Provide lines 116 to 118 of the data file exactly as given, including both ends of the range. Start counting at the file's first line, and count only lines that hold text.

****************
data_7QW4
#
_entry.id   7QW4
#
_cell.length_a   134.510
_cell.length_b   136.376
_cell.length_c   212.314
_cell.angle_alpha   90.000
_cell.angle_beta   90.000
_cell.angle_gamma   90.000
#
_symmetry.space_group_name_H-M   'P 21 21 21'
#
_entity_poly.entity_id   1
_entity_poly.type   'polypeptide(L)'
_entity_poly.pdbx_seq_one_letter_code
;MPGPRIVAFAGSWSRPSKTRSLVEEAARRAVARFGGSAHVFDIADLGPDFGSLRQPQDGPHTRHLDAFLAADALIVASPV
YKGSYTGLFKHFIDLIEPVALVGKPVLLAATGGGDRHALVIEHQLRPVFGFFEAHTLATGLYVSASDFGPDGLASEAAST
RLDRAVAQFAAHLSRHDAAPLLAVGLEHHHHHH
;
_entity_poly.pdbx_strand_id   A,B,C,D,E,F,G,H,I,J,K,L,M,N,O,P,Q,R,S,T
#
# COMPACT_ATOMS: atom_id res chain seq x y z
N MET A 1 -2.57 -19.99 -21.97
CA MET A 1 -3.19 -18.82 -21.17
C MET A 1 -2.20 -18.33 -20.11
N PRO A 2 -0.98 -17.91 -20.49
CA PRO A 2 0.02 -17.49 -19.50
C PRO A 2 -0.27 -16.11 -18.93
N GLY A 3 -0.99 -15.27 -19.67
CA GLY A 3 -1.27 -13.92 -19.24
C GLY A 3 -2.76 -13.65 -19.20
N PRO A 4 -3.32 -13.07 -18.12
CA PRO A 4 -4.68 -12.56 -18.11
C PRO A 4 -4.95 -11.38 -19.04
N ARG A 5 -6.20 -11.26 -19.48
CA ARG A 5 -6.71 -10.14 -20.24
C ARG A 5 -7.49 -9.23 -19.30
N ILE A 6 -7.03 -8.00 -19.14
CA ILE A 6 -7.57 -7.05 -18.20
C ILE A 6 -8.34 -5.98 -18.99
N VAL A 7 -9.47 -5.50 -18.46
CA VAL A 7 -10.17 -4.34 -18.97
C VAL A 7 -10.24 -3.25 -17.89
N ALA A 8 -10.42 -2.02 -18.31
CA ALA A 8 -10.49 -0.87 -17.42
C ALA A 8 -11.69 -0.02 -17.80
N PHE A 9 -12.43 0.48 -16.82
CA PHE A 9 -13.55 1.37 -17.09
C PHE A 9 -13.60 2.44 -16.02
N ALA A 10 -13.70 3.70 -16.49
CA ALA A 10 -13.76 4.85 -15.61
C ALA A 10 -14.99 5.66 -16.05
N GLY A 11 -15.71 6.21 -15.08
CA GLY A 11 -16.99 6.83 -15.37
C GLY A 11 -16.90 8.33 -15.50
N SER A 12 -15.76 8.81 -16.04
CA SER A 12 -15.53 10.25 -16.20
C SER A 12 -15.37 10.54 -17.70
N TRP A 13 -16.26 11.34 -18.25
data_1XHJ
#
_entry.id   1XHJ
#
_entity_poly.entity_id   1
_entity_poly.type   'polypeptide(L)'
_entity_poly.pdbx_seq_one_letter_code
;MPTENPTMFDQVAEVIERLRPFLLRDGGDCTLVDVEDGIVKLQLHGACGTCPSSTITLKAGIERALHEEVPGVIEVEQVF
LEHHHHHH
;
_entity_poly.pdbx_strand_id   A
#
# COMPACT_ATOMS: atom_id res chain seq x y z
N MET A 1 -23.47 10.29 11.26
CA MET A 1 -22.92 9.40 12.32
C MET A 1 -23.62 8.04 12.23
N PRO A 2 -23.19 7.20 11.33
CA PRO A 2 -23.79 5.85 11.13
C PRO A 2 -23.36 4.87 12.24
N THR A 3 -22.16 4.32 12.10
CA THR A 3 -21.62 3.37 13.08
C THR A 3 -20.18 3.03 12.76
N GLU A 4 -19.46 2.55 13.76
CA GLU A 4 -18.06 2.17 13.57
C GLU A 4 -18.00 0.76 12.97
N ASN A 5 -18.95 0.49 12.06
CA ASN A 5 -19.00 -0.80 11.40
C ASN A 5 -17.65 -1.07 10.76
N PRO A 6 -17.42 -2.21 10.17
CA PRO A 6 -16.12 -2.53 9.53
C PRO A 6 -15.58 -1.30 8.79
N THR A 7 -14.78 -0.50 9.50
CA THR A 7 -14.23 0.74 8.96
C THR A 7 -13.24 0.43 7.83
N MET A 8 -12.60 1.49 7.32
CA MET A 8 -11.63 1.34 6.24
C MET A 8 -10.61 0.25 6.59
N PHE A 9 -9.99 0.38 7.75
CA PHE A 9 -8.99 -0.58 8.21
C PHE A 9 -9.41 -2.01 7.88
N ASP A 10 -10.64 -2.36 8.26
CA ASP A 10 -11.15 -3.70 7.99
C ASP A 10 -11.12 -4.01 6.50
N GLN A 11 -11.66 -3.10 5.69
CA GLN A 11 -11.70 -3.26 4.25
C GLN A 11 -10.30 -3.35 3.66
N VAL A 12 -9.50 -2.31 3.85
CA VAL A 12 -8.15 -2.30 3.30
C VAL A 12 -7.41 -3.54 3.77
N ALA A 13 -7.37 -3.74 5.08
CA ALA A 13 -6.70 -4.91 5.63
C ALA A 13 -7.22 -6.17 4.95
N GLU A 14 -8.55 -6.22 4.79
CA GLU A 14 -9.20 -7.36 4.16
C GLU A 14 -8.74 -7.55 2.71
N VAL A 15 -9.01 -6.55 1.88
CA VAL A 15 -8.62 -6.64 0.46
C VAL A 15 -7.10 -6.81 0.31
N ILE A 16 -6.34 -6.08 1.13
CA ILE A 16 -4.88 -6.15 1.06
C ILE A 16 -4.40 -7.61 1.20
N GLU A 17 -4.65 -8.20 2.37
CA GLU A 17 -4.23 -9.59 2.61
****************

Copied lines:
N VAL A 15 -9.01 -6.55 1.88
CA VAL A 15 -8.62 -6.64 0.46
C VAL A 15 -7.10 -6.81 0.31